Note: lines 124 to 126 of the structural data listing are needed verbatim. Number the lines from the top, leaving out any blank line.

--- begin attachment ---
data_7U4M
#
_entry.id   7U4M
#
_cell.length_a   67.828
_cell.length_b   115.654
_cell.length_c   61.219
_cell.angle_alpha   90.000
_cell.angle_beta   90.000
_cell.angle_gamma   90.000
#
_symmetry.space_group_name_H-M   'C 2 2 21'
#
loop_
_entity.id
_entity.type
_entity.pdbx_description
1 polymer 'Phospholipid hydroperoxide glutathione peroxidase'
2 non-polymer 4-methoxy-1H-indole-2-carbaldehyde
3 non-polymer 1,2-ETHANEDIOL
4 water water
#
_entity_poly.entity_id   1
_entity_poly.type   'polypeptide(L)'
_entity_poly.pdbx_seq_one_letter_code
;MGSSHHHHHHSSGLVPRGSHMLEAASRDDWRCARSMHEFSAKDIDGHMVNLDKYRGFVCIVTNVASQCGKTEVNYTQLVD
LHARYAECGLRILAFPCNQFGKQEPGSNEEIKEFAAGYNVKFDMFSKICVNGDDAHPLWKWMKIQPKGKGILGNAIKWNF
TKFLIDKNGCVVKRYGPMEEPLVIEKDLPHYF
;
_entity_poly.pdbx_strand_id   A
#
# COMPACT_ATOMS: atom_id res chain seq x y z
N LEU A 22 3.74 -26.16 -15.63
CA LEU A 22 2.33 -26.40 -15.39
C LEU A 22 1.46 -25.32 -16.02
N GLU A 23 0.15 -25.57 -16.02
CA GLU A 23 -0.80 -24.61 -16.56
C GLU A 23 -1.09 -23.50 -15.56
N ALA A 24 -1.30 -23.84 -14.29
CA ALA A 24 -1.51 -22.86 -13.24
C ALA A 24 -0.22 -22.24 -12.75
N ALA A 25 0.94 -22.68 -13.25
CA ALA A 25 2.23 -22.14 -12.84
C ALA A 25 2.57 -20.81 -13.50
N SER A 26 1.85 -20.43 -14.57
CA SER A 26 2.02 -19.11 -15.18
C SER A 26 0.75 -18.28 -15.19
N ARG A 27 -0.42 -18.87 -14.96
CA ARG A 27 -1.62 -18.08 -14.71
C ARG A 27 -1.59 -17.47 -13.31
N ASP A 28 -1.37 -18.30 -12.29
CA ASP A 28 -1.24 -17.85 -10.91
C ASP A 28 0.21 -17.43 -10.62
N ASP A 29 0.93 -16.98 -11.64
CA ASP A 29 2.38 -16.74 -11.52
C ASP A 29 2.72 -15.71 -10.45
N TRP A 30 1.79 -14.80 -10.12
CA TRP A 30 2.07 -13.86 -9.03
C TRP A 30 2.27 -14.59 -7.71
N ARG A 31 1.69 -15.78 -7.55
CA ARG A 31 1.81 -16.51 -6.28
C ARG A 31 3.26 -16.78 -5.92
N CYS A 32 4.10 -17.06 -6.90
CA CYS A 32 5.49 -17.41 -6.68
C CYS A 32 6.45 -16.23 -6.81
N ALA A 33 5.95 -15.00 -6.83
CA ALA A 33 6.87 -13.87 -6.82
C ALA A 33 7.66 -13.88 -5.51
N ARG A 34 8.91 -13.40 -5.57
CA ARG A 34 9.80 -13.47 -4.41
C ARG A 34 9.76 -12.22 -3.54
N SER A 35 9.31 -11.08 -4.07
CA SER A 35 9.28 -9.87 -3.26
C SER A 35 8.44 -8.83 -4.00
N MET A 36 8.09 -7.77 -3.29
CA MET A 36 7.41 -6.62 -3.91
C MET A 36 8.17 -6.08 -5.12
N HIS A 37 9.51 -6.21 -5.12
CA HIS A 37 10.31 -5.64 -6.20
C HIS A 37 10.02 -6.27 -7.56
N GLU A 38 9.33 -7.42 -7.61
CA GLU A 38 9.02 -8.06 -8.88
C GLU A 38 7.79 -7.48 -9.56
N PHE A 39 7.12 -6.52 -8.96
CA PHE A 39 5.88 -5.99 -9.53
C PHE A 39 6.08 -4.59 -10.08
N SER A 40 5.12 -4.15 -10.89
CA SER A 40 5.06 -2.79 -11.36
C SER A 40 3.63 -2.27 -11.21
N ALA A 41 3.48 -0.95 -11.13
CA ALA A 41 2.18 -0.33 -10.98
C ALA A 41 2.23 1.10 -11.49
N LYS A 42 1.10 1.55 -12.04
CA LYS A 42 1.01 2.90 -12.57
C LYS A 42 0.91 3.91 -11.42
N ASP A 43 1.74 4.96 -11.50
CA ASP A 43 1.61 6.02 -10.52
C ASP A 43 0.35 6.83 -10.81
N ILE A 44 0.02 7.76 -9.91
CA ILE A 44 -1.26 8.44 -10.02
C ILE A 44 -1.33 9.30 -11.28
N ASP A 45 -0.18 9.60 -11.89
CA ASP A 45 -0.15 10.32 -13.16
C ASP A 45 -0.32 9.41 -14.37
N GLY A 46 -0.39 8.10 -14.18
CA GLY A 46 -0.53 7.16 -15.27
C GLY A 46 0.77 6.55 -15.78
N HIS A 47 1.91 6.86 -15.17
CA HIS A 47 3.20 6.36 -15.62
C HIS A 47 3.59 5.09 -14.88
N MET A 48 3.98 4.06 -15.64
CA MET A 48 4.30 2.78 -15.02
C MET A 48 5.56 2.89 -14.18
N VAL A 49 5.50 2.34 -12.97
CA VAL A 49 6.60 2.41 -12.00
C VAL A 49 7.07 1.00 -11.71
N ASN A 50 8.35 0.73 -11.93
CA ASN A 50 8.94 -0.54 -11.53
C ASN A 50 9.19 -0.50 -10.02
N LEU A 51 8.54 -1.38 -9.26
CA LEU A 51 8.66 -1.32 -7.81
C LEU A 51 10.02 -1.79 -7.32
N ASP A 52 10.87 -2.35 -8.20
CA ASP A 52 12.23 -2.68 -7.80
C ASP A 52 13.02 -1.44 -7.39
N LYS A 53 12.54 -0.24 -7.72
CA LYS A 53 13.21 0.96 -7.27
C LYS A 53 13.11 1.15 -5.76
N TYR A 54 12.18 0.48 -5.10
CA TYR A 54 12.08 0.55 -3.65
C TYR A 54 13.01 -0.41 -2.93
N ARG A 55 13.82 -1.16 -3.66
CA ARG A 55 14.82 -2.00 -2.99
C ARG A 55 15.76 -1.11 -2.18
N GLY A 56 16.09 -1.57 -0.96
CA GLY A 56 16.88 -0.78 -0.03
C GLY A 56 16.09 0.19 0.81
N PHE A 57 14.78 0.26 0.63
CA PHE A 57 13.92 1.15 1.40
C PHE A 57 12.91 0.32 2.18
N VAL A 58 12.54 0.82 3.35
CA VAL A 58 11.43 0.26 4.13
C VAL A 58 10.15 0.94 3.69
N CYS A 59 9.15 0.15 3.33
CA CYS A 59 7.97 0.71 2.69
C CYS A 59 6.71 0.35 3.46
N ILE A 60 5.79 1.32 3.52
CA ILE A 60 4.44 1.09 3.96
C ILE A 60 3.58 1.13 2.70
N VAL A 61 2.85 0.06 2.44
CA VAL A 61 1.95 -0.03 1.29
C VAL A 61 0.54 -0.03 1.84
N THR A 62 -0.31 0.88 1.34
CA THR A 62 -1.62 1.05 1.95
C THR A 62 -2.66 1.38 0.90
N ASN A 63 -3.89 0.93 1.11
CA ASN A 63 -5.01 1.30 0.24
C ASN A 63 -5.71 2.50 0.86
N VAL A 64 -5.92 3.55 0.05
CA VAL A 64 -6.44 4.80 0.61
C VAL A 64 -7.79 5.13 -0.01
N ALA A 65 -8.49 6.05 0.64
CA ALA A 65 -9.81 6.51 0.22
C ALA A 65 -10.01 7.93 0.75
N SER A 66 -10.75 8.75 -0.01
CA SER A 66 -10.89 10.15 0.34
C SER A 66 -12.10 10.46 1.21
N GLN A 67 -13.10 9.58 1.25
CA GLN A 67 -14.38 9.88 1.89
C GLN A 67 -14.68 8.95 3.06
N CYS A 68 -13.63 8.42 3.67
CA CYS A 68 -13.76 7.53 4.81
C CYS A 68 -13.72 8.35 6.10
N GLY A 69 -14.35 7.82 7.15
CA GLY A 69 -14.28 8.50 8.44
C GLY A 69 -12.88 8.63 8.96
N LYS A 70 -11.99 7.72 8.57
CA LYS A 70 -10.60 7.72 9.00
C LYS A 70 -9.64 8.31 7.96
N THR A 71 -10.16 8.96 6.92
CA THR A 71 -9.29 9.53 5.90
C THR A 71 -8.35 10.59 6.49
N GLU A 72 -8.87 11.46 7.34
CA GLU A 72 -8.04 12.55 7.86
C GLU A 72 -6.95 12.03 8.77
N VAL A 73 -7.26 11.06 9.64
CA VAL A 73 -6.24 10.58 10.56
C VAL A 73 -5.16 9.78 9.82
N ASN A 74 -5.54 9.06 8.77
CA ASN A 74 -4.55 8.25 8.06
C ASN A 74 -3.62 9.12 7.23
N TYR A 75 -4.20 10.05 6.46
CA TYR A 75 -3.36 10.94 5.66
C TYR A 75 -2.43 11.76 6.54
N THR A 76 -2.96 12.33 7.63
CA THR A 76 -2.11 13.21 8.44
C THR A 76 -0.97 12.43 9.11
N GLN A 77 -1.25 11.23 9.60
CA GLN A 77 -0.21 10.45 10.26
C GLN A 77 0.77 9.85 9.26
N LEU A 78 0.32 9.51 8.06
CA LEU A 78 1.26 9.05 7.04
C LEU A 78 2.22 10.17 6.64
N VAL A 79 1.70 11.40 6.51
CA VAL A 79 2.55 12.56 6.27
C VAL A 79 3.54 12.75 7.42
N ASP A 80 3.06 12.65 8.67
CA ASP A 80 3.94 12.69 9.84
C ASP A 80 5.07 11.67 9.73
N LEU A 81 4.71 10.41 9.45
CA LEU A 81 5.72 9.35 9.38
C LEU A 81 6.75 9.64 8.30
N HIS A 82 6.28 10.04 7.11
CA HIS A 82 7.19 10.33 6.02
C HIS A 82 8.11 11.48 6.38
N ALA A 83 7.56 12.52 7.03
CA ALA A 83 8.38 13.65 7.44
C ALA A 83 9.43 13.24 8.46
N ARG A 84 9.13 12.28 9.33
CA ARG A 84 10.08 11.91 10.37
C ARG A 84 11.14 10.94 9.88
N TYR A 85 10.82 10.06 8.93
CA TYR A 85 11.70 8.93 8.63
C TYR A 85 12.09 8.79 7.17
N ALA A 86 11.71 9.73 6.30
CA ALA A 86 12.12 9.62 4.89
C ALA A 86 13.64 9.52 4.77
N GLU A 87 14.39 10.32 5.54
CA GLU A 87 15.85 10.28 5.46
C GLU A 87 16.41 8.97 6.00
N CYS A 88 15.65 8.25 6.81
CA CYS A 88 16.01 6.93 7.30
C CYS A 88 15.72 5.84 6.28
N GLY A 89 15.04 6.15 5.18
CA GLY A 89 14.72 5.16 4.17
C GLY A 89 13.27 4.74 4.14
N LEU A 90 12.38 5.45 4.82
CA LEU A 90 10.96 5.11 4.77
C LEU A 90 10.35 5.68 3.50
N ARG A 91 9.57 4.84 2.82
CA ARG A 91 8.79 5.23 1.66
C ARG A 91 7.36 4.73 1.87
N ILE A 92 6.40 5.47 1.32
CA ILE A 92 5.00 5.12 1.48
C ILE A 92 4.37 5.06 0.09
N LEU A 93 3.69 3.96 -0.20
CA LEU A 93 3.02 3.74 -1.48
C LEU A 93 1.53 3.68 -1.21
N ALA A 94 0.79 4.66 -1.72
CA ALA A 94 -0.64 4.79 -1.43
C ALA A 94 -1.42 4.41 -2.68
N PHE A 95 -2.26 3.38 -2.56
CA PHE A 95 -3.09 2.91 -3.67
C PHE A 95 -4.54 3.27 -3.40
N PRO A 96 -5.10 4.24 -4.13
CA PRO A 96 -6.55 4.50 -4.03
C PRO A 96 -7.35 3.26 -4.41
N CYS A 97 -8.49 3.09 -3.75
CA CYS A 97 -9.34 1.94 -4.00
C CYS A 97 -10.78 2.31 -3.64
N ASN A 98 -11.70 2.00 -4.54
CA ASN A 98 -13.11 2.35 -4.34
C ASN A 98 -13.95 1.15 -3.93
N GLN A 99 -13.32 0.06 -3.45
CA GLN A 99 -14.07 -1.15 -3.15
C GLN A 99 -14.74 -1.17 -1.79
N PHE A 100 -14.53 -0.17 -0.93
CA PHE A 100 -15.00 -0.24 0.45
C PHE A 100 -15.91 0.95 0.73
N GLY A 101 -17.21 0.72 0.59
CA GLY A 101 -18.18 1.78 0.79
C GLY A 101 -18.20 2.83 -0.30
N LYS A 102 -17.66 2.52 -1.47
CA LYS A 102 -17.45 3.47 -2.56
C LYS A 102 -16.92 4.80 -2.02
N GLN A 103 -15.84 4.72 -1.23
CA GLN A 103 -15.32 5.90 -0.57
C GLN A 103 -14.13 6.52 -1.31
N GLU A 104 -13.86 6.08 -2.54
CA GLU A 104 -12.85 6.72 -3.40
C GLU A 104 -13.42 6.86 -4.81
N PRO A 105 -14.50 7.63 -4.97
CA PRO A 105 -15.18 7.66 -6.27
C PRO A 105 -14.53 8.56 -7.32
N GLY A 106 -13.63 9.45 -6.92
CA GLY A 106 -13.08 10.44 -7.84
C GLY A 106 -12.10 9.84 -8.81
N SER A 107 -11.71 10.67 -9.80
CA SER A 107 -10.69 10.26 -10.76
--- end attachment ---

CA ASP A 52 12.23 -2.68 -7.80
C ASP A 52 13.02 -1.44 -7.39
N LYS A 53 12.54 -0.24 -7.72